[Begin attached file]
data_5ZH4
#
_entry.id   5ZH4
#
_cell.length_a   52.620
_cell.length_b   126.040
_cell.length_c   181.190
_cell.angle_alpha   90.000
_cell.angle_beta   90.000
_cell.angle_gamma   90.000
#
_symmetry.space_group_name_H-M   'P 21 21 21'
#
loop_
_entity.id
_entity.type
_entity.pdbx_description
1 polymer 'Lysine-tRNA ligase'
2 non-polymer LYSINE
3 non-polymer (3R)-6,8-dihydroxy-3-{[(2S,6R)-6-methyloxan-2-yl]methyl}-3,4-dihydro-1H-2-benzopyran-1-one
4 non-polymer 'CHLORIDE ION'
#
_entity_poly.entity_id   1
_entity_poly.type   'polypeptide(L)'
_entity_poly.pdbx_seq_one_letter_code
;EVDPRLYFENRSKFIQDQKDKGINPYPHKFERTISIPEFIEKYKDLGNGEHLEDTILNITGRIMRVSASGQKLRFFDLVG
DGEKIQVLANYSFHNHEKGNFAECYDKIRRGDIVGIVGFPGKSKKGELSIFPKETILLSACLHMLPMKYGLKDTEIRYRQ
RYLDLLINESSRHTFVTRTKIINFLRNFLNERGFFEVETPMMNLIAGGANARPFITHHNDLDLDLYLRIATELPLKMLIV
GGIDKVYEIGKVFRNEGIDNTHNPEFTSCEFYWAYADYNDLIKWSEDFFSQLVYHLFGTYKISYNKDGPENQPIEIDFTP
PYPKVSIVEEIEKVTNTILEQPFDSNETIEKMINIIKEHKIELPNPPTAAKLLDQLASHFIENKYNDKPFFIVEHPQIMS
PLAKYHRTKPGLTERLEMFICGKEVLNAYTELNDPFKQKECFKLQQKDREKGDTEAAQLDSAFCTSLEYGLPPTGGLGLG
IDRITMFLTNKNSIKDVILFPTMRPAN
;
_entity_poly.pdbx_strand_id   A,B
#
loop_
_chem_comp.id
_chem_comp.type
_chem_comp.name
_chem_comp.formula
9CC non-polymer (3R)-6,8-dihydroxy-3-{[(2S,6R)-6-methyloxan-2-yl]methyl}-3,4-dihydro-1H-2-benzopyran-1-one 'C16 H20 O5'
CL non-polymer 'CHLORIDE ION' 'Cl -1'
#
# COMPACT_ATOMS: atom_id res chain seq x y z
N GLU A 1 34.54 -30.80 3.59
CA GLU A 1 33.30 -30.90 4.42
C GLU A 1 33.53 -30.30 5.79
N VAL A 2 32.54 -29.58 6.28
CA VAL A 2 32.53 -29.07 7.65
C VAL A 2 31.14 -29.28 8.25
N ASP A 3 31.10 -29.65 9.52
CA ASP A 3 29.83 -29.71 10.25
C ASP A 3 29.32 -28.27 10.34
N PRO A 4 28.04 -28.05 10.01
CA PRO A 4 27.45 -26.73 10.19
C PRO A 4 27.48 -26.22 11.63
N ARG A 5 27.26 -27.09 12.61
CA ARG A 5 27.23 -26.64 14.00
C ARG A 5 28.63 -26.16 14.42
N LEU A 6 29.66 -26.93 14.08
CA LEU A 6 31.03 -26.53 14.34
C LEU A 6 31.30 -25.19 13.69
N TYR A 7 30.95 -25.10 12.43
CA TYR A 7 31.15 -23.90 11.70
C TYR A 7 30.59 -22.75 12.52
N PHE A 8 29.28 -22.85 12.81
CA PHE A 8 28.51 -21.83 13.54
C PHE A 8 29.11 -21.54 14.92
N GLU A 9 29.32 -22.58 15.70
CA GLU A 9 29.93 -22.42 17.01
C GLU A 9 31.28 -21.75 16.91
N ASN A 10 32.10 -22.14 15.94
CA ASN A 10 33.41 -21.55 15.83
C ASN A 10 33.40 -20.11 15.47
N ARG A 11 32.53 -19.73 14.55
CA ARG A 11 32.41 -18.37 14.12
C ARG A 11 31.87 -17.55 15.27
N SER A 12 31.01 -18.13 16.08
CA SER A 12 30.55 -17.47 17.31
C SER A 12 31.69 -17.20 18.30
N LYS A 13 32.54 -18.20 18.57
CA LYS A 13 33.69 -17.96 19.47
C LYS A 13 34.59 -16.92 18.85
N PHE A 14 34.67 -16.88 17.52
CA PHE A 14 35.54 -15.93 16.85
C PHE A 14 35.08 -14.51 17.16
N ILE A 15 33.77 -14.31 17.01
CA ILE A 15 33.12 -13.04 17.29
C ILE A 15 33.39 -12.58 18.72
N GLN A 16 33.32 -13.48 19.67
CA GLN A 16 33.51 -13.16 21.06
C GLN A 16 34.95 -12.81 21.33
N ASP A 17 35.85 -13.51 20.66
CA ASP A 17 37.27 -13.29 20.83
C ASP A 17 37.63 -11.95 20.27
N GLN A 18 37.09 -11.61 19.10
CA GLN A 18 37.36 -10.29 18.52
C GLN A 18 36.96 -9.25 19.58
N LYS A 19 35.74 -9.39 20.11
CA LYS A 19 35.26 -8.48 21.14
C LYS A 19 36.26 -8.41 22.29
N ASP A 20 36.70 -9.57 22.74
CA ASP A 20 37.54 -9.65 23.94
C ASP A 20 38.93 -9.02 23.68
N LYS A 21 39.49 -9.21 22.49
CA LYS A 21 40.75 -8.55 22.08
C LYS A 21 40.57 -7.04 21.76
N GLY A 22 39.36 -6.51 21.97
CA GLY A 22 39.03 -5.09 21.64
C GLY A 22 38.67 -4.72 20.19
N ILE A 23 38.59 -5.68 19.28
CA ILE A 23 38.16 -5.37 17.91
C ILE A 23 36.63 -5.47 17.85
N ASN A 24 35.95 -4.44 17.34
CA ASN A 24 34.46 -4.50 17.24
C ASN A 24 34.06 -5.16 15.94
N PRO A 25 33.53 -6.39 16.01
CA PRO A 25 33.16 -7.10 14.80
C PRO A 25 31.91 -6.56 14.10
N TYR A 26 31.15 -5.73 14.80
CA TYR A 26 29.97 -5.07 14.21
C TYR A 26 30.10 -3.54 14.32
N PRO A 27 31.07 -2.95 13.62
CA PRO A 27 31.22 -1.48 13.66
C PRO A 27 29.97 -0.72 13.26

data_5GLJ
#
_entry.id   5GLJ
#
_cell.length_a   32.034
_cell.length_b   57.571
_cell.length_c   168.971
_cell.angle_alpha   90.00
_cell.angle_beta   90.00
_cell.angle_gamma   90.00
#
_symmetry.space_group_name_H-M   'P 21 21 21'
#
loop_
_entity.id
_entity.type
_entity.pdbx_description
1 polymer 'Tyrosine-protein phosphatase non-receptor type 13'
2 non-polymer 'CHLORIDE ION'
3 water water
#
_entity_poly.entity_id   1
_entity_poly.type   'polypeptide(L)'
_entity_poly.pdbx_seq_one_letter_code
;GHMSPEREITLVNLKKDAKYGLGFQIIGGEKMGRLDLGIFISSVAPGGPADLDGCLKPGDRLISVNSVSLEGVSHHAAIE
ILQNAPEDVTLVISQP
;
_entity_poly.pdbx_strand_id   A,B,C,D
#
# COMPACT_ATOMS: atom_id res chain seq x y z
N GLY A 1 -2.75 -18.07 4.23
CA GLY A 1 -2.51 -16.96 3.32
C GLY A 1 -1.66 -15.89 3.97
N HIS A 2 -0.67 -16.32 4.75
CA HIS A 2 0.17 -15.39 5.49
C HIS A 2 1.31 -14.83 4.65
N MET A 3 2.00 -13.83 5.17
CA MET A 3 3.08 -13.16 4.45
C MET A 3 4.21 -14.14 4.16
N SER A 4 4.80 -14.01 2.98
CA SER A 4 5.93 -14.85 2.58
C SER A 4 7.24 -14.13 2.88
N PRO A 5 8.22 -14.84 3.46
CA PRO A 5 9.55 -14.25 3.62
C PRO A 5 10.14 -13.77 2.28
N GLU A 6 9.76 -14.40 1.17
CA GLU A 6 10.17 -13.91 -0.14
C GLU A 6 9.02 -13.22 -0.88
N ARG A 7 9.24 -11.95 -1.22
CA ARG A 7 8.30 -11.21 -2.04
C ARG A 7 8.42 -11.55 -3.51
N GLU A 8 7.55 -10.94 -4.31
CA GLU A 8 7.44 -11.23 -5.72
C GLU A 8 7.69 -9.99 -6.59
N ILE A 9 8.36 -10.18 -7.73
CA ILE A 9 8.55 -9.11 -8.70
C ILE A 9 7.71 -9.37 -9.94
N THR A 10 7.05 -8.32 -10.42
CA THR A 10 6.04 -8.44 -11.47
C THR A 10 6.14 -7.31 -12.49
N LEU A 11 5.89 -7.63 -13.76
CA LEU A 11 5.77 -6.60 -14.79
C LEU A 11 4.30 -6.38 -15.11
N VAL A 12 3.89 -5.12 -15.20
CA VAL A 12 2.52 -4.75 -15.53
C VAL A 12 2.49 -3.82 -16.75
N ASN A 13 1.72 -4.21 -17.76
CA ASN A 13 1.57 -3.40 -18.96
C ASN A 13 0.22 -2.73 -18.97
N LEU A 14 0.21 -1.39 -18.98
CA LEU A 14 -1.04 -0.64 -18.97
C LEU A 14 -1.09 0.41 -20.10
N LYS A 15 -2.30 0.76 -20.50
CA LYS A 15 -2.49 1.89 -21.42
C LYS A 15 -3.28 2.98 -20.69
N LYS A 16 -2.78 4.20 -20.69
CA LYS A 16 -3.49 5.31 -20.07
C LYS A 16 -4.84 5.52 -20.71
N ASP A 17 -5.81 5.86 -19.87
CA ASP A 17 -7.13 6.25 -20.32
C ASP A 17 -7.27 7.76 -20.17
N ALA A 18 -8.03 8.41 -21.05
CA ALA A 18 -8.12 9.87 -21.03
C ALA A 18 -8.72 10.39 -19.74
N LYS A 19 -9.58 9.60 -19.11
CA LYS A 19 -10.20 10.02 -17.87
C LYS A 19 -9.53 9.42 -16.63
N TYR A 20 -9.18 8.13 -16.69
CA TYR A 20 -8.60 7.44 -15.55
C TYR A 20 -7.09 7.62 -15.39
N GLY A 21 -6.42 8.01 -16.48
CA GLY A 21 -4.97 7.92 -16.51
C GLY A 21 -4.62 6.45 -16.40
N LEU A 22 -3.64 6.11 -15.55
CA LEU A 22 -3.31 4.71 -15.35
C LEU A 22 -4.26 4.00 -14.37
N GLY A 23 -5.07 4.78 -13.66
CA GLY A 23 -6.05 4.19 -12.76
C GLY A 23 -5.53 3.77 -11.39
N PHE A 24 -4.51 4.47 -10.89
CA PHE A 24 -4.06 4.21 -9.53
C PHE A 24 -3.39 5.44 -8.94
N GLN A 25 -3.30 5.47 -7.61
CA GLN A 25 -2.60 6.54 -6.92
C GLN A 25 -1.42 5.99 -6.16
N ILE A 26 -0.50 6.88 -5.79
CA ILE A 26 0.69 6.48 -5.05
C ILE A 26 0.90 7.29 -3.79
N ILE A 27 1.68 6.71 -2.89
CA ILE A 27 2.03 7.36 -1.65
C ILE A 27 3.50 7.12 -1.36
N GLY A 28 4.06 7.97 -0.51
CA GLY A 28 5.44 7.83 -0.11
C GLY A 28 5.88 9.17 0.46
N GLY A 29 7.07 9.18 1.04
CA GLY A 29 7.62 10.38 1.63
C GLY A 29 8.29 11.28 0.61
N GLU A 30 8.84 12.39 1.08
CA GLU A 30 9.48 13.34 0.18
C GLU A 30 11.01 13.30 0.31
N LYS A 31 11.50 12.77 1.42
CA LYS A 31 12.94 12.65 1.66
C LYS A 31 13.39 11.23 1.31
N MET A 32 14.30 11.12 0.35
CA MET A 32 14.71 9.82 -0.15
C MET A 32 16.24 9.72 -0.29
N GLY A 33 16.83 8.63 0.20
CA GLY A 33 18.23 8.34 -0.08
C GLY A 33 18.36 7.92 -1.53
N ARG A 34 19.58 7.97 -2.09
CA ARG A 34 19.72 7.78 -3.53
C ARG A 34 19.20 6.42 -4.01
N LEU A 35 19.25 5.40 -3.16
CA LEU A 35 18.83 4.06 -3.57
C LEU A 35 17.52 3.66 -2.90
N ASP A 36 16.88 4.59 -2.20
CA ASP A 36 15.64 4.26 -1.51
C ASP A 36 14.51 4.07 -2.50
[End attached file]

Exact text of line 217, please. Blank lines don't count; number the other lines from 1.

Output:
CA GLY A 21 -4.97 7.92 -16.51